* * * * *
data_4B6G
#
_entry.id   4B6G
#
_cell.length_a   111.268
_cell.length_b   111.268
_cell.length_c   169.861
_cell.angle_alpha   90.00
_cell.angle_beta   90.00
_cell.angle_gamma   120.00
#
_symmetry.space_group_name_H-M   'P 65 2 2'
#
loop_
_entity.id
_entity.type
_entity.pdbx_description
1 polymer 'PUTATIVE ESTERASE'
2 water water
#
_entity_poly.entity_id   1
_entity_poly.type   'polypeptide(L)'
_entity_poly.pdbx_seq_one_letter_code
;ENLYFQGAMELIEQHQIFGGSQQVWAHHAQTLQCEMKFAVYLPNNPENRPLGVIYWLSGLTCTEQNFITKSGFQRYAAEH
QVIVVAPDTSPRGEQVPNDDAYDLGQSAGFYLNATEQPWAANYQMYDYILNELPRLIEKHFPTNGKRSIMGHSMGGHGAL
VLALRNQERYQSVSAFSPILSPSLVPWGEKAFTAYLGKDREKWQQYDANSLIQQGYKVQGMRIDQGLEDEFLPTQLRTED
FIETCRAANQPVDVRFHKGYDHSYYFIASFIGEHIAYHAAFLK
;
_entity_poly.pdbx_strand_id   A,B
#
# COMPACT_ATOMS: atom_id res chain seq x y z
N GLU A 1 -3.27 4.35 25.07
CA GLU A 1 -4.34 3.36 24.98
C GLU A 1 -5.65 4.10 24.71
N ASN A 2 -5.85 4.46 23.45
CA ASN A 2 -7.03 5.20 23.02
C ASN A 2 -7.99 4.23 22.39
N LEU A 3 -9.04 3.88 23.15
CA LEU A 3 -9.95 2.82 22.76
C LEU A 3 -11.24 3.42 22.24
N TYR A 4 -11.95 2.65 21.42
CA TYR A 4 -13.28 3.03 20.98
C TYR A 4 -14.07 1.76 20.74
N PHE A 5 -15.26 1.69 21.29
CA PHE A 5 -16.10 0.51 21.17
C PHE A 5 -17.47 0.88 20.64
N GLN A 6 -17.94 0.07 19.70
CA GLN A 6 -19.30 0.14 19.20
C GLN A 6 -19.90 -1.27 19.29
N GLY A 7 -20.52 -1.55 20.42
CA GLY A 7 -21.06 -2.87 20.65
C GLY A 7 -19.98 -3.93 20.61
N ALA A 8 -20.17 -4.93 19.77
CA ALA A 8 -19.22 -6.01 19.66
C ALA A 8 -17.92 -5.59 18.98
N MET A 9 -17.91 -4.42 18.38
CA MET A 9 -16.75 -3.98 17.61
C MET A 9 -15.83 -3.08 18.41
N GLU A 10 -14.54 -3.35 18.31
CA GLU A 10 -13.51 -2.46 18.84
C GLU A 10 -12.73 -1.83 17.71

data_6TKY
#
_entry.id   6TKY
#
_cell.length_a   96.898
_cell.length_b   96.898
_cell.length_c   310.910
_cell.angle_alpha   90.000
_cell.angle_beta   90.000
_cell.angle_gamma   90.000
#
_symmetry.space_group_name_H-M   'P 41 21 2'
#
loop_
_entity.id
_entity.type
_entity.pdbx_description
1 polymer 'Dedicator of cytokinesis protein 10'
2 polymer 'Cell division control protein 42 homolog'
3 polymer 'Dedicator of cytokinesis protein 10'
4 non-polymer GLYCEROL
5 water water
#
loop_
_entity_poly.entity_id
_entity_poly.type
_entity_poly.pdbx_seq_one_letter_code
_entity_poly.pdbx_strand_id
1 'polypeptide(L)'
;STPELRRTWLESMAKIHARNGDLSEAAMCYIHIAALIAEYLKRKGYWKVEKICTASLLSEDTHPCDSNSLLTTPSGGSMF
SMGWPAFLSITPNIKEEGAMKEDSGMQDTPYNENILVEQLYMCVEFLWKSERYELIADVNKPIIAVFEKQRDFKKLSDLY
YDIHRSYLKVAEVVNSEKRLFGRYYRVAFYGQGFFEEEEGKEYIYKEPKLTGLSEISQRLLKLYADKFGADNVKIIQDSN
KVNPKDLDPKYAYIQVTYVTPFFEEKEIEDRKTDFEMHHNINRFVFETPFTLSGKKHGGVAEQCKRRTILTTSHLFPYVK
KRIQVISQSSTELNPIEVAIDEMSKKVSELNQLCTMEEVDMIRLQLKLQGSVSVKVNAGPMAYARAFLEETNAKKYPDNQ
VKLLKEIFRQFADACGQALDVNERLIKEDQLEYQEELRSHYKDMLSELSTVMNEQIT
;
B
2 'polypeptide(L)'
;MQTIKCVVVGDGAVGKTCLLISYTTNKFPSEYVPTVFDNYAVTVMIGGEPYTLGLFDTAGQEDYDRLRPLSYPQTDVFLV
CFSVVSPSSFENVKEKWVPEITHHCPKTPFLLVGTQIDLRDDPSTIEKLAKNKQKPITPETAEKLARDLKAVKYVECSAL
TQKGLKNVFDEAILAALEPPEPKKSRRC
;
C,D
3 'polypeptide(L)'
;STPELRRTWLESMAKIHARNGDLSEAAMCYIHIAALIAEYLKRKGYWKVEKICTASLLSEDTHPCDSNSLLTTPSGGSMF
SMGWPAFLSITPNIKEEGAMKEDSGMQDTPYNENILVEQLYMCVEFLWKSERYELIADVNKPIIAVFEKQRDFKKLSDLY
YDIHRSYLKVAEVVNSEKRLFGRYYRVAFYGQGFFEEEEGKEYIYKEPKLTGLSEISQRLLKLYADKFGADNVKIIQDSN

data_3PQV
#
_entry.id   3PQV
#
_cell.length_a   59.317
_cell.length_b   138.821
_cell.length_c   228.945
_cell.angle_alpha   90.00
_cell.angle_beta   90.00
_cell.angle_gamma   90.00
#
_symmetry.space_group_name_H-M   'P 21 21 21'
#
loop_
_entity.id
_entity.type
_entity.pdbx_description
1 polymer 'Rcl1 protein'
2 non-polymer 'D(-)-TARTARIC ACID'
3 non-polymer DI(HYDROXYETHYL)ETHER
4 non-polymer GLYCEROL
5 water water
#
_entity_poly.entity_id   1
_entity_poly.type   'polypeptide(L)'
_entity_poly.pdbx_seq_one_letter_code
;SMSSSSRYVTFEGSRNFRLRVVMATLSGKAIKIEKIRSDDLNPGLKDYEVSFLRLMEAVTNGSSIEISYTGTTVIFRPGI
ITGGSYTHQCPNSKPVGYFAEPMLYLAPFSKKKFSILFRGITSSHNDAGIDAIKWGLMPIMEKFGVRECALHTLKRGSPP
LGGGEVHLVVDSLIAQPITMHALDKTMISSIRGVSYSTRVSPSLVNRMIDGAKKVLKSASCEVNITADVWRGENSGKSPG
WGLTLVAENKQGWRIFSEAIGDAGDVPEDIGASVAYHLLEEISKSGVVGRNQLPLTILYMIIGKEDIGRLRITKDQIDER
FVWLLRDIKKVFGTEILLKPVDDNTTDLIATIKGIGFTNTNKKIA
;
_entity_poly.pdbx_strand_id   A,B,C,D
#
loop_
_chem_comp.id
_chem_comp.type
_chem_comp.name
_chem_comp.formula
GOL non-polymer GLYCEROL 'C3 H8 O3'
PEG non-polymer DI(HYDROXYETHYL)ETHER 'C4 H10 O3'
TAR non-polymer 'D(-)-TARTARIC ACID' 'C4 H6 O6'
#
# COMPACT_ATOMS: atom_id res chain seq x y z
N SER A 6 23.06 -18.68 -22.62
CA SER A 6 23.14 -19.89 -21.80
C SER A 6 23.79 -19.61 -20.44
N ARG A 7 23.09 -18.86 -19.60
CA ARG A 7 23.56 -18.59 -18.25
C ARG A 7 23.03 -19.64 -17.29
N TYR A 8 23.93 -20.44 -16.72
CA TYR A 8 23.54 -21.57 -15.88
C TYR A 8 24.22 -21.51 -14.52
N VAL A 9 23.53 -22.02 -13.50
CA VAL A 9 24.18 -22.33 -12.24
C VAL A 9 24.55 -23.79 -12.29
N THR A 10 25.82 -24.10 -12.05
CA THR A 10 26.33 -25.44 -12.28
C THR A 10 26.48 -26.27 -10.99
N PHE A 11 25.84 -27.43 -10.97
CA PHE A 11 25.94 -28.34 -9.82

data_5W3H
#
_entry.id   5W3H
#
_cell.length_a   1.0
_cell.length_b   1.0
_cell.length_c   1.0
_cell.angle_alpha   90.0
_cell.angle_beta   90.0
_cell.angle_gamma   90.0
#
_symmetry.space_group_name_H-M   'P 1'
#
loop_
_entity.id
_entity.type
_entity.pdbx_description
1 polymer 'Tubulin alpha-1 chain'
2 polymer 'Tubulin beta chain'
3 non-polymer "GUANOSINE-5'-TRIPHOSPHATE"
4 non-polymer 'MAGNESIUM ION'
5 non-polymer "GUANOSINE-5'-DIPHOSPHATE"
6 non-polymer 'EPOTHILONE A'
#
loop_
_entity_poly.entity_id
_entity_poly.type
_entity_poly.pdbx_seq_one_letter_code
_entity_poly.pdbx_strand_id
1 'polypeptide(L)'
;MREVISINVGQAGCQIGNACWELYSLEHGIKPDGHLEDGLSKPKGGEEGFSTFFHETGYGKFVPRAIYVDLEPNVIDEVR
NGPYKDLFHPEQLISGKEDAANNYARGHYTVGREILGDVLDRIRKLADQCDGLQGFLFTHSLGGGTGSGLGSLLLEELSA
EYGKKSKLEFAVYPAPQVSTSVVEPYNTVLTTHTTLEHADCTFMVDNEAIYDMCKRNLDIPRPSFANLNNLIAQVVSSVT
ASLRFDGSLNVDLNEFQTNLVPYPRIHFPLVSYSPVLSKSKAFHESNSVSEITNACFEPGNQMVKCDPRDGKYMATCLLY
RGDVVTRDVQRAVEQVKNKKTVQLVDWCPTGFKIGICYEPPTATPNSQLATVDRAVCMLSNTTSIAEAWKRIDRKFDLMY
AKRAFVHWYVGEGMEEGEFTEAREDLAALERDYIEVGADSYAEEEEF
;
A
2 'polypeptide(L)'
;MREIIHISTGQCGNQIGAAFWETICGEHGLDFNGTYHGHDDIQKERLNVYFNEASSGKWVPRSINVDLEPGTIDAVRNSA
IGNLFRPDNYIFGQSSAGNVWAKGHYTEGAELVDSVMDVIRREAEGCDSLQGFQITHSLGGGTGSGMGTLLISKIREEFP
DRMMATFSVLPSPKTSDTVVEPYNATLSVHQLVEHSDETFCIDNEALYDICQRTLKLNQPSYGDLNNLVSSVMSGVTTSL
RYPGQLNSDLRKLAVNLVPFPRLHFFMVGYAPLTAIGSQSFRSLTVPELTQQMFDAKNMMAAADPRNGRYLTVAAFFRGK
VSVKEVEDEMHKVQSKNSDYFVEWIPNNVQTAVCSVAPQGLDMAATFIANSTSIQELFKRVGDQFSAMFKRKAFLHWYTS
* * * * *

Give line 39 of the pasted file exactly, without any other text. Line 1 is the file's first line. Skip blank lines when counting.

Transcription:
CA LEU A 3 -9.95 2.82 22.76